The Chip can be extended with the PocketChip, which is a clamshell mini-tablet similar to the MID (Mobile Internet Device) designs of the previous decade. The PocketChip offers a 4.3-inch, 470 x 272-pixel resistive touchscreen and fold-up “Super-Clicky” QWERTY keyboard, as well as a 3000mAh battery with five hours of life. In addition to the Chip’s own wireless features and exposed ports, the PocketChip provides a GPIO breakout for I/O including MIPI-CSI.

 
Chip taps low-cost Allwinner chip

The low pricing was made possible in part thanks to a collaboration with Allwinner, a tablet and tablet SoC manufacturer that makes some of the most popular ARM-based SoCs used on low-end tablets. The SoCs have also appeared on a wide variety of Linux hacker boards. Allwinner is revamping its A13 SoC into a smaller, lower-priced R8 SoC that will apparently debut on the Chip.



Allwinner R8 SoC block diagram
(click image to enlarge)

Like the Allwinner A13, A10S, and A10, the R8 will be based on a 1GHz Cortex-A8 core, and will ship with a relatively open Mali-400 GPU. According to a MAKE Magazine interview with Next Thing developers, Shenzhen-based accelerator HAXLR8R worked with Next Thing to facilitate the project. HAXLR8R had previously collaborated on Next Things’s hackable, Kickstarter funded Otto camera, which runs Linux on a Raspberry Pi Compute Module.


PocketChip
(click image to enlarge)

Allwinner has a somewhat tarnished reputation in the open source world for releasing buggy, out-of-date Linux code for its typically Android-focused SoCs. However, Next Thing claims Allwinner has promised to release “all the necessary documentation and source code” for the SoC and its power management chips.


Debian UI
(click image to enlarge)

The Chip is preloaded with an open source Debian-based package with mainline Linux. Other packages include the Chromium browser, Scratch programming tool, LibreOffice, and many other Linux apps. The Chip will be similarly open source in its hardware, with freely downloadable design files schematic, PCB layout, and bill of materials, says Next Thing.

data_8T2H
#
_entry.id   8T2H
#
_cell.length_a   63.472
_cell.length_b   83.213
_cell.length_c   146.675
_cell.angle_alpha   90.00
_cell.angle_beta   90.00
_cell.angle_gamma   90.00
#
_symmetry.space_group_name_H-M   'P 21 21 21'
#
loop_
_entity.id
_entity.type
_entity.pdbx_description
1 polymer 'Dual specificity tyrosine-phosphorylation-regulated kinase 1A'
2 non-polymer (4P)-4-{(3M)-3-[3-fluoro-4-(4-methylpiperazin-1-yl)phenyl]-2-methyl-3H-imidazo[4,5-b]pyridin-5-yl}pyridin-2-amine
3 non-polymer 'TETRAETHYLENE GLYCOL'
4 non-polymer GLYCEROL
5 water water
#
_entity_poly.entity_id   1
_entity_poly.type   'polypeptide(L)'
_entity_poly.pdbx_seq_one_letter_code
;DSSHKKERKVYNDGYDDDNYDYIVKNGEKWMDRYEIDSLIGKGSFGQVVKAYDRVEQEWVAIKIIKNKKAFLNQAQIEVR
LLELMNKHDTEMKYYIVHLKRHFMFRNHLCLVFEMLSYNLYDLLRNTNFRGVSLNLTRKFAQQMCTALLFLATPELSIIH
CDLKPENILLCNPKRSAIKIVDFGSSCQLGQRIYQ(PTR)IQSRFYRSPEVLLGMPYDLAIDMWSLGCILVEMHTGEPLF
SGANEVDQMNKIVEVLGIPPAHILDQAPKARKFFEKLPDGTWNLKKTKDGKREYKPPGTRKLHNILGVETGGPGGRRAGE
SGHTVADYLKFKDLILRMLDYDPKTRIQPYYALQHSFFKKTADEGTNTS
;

Specifications listed for the Chip SBC include:

  • Processor — Allwinner R8 (1x Cortex-A8 core @ 1GHz based on A13 SoC); Mali-400 GPU (OpenGL ES 2.0 and OpenVG 1.1)
  • Memory — 512MB DDR3 RAM; 4GB NAND flash
  • Display:
    • Composite AV jack
    • Optional VGA adapter
    • Optional HDMI adapter
    • Support for up to 8-inch touchscreens or full-screen non-touch displays
  • Wireless — RealTek 2-in-1 module with 802.11b/g/n (with AP mode support) and Bluetooth 4.0
  • Other I/O:
    • USB host port
    • Micro-USB OTG port with power support
    • Headphone/mic audio jack
  • Power — 5V DC input via micro-USB; supports 3.7v LiPo battery; X-Powers AXP209 PMIC chip
  • Dimensions — 60 x 40mm
  • Operating system — Debian-based Linux with fast boot and OTA

Specifications listed for the PocketChip touchscreen computer include:

  • Processor/memory/wireless/ports (via removable Chip SBC)
  • Display — 4.3-inch, 470 x 272-pixel resistive touchscreen with backlight, 16M colors
  • Other I/O — 8-pin GPIO breakout with PWM , SPI, TWI (I2C), UART, USB, MIPI-CSI, Parallel LCD out, touchpanel in, plus power rails in and out